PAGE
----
Jewish Salons meet regularly in Amsterdam, Prague, and Vienna (and Mexico City and Tel Aviv, too), where they are “co-producing interactive events showcasing contemporary Jewish culture.” Many cities have their own festivals of Jewish culture, music and theatre. Young Jewish musicians are using the traditional languages of their grandparents or great grandparents to create new art forms. They include London based GhettoPlotz, “a live klezmer-house dancefloor mashup project”, Berlin-based Jewdyssee, whose mission is “explore the music and history that developed for a thousand years around the Yiddish language and the Jews of Central and Eastern Europe,” and Los Desterrados who weave soul, jazz, flamenco and folk influences into the Mediterranean music of the Sephardic Jews.
Leadel, launched in September 2008 by the European Jewish Congress and funded by the European Jewish Fund, is a European project with global participation by leading Jewish activists and thinkers from around the world. Dubbed the “Jewish TED,” it uses video clips and webisodes on an interactive website to create a “media hub showcasing the rich variety of contemporary Jewish voices and expressions and using digital media to both reflect upon and inspire innovation and creativity.” Another exciting development is The Big Green Jewish Website, simultaneously the online base for the UK Jewish climate change campaign and a global educational and action resource for Jewish environmentalists.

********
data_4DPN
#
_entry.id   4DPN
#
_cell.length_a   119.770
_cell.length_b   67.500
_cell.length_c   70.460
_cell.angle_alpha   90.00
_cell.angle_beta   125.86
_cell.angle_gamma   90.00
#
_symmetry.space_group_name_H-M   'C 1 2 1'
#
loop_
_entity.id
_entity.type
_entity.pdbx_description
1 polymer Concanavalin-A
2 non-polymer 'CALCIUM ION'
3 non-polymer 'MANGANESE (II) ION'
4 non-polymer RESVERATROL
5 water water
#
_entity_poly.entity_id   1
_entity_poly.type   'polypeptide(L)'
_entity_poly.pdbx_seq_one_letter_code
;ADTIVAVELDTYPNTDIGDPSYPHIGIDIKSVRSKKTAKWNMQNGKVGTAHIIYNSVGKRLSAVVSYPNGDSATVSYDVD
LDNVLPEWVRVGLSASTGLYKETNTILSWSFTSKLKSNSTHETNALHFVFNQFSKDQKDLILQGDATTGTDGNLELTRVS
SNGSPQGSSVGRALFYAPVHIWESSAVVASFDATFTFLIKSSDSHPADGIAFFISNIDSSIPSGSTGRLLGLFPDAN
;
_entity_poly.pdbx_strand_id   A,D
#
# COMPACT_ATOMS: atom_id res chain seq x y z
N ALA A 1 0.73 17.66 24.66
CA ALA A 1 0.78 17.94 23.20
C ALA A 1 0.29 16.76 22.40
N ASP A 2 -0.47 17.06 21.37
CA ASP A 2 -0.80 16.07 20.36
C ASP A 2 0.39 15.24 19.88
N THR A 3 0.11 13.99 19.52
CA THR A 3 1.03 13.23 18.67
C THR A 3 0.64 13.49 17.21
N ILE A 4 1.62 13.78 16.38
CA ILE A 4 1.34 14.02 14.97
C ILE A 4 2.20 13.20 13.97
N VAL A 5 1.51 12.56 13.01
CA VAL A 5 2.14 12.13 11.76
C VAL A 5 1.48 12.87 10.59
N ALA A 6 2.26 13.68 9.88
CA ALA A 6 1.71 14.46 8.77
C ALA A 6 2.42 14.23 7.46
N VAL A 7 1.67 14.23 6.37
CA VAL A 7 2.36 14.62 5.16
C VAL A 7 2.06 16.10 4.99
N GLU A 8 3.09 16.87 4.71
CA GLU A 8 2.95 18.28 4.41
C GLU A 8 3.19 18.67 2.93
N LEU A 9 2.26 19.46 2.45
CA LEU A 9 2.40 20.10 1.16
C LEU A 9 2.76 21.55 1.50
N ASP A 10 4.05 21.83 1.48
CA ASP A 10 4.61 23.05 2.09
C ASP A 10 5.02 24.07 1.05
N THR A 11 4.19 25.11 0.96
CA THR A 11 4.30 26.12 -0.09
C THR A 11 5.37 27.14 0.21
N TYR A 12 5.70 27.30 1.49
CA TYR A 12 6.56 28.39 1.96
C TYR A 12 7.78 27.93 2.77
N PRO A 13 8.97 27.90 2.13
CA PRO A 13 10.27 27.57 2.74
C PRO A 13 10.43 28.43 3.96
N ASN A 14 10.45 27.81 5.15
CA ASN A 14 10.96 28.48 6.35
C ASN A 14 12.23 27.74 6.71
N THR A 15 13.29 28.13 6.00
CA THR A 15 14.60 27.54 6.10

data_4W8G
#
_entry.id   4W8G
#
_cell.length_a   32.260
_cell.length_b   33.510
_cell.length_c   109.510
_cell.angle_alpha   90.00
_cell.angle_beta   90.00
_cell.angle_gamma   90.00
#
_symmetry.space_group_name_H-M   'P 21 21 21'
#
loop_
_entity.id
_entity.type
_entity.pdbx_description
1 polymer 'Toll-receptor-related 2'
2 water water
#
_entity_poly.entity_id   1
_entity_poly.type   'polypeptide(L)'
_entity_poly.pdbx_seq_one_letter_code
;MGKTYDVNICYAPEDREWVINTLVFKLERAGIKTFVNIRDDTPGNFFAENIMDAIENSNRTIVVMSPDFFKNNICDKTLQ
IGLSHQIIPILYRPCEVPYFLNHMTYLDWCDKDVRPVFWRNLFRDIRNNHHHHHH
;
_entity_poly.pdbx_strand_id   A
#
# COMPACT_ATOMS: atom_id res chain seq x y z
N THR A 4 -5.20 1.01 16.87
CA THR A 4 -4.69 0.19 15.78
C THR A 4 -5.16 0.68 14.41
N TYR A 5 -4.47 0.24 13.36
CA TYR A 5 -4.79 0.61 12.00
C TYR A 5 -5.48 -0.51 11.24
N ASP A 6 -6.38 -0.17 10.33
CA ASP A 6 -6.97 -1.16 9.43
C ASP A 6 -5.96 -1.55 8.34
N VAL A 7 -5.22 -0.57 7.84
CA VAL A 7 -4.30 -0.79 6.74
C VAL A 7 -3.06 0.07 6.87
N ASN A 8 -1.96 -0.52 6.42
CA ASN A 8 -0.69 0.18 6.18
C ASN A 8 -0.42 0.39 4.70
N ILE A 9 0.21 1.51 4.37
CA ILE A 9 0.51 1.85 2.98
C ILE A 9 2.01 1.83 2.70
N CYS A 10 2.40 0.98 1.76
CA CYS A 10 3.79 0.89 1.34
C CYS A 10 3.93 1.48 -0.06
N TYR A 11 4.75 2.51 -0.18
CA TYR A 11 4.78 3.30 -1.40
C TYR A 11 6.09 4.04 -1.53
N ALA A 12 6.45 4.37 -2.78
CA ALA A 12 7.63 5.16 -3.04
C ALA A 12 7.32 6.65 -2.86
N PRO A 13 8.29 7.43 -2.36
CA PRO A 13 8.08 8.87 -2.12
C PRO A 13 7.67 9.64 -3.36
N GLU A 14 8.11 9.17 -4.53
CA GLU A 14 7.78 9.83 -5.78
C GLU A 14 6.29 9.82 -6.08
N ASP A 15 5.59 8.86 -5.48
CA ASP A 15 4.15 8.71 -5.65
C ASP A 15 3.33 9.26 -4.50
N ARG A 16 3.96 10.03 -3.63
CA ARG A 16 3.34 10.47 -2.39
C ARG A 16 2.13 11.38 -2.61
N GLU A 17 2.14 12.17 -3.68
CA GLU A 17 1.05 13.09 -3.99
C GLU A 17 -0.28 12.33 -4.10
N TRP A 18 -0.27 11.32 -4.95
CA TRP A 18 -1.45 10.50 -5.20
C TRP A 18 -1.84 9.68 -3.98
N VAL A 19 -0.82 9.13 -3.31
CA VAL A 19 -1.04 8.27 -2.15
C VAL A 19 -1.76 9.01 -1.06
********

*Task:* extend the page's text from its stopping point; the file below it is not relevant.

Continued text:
Perhaps the best-known example of European Jewish creativity, Limmud was founded in the UK in 1980 and has grown from a conference of several dozen people into a worldwide movement. Its values of volunteering, openness, innovation and inclusivity have inspired over 40 communities around the world to run their own Limmud creating cross-communal and cross-generational experiences, accessible to all. It still continues to innovate with new programmes such as Limmudfest and the international chavruta project.
European Jewry is on an exciting journey, but there are challenges on the way. While a growing number of funders have taken the lead in investing in new Jewish initiatives, others continue to see Europe more as a memorial to a traumatic past than as the source of a vibrant future. Compass Europe, published last year by the Westbury Group, an association of 20 Jewish foundations working in Europe, is a Slingshot-style guide to 36 of the “most vital, innovative, effective and sustainable Jewish organisations and programmes.” Despite being well received many of the 36 organisations honored in Compass still struggle to attract new funding.
Jews in Europe are working to change their communities and the Jewish and wider world. Beyond the few projects mentioned here, there are many others, working across the spectrum of Jewish life. We hope this year’s Pears-Jumpstart-ROI survey will draw more attention to the wide range of these diverse and vibrant initiatives, but there is much more we can do. I invite my fellow Europeans to join and build this conversation, deepen our collaboration, and together shape the European Jewish community of the 21st century.
If you would like to ensure that your European or North American organisation or initiative is included in the Jumpstart survey of Jewish startups please register to receive an invitation.
This post is part of the series 28 Days, 28 Ideas. Be sure to check out yesterday’s idea from Jewcy, “Chai Mitzvah,” and tomorrow’s on The Sisterhood Blog @ The Forward. You can also visit 28days28ideas.com for the full list of ideas as they progress.